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Gender Roles in “The Simpsons”

It is an undeniable fact that TV shows profoundly influence the social and cognitive development of children. In this text, I demonstrate how a show can affect the operational learning and self-socialization of children, using the example of “The Simpsons.” The work proves that, while young male spectators are offered different role models with different behavior, female ones receive as role models mostly physically attractive characters, who take care of others.

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“The Simpsons” presents a parody on a typical American family from the middle class. Even though the show does not position itself as a show for children (the intended audience is general one), it is known that children from relatively young age watch it. A simple Google search reveals that a lot of parents, according to their confessions, allow their kids from 2-3 years old and up to teenage to watch this show. Age up to 10 is a significant period in an individual’s social and cognitive development. It is the time when the capacity of learning, remembering and processing information starts to develop. It is also the period when a child develops empathy and begins to understand social rules.

As for the main characters featured in “The Simpsons,” they include a stay at home mom (Marge), a beer-drinking dad (Homer), but also an insistent, hard-working daughter (Lisa), who aggressively protests against the traditional feminine role. On the one hand, the male characters work outside of a home, whereas the female ones do all the housework. The majority of female characters are depicted as attractive or trying to be attractive. Therefore, the characters of the show perform traditional gender roles. But, on the other hand, males can sometimes portrayed as weak, while female characters demonstrate strength and remarkable intellect. So, it can be claimed that the show sends mixed messages on gender roles and gender behavior.

Watching this show certainly affects such a significant learning process of a child as operational learning. Operational learning works when a child observes the behavior of others, both adults and other children, and adopts them as role models. This form of learning allows children to adapt better to the rules and customs of the society they were born in. However, in contemporary society media play a serious role in a child’s operational learning as well, especially if a child lacks social contacts (no friends, busy parents) and spends all their time in front of a TV set. “The Simpsons” present entirely different role models for boys and girls. For boys, there are various male role models. Religious leaders and business owners in “The Simpsons” are all men. The individuals, who represent the judiciary, the Parliament, and the Department of State, i.e. all three branches of power, as well as the military and the police, are male. These are successful and responsible role models, men having a prestigious, high-status job and/or power in their hands. Other male role models include beer-drinking “losers,” who have a low-status job. For girls, except of Lisa and two crazy old cat ladies, the role models include mostly housewives and teachers. At the same time, no male character is shown doing the housework. Therefore, “The Simpsons” offer boys the role models of both successful and unsuccessful working men, and girls the role models of women, who take care of others and do not build their career.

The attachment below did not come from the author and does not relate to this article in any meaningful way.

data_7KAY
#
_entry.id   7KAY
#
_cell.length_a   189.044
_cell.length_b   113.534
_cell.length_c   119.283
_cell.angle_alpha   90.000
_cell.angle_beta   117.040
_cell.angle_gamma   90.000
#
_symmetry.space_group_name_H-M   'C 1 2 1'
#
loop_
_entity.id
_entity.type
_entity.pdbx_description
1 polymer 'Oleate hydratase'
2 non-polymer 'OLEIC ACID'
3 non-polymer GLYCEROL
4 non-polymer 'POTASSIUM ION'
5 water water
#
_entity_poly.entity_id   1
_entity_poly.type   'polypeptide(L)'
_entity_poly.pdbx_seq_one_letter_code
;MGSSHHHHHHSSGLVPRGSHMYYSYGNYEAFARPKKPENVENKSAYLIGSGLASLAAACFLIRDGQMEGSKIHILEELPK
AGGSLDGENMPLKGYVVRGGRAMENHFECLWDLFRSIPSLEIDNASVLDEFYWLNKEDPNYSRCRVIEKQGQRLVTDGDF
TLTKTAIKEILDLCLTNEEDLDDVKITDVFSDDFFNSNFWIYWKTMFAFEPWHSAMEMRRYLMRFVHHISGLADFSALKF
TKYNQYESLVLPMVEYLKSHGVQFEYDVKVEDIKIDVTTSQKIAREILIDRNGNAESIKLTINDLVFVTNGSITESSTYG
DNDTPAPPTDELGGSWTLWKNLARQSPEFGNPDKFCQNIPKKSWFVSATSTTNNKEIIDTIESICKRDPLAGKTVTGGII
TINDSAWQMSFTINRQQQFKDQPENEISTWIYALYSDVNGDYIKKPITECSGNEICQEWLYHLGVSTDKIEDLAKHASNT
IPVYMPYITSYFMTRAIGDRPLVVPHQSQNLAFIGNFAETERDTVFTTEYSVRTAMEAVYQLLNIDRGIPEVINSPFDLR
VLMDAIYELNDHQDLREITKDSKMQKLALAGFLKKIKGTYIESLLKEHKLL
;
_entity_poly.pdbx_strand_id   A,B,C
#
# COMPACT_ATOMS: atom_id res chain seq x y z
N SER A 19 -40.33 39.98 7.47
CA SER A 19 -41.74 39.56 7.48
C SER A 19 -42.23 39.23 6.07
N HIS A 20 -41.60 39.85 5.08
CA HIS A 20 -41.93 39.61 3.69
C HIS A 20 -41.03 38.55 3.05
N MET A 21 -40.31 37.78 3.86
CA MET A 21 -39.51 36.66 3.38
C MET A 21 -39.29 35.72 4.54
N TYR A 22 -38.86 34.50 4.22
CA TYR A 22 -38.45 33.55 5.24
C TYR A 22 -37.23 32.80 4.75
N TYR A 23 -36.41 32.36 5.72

The other learning process affected by TV shows is self-socialization. Gender self-socialization means that a child assigns themselves to a particular gender and then chooses particular role models and activities to develop themselves as a person of that gender. In early age, children pay high attention to gender information, and this makes them highly receptive to the gender information presented in TV shows.

“The Simpsons” give its young spectators the following information on gender behavior. Women, with a very few exceptions, are mostly portrayed as kind, sweet, gentle, and much concerned about their appearance. Men, however, differ from each other in their behavior, just like the real people. Some of them are cruel, some are hard-working, others are shy, weak, stupid, etc. Thus, the show may affect female self-socialization, making girls choosing activities related to beauty and attractiveness, but it leaves room for various types of male self-socialization.

The mentioned above problems of women’s representation are a general tendency, according to a 2014 study. In most TV shows, female characters are dressed more provocatively and are more concerned about their appearance. As the authors state, “The messages inherent in these programs are that males and females mostly participate in and do the same things, but that males are more important than females because they vastly outnumber them” (Gerding and Signorielli 54).

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To conclude, “The Simpsons” offer the role models of working men, both high and low-status, to boys, but the role models for girls are women, who take care of men and children. While the behavior of males in the show differs from character to character, female behavior is mostly standardized.


Gerding, Ashton and Nancy Signorielli. “Gender Roles in Tween Television Programming: A Content Analysis of Two Genres.” Sex Roles 70.1 (2014): 43-56. Print.

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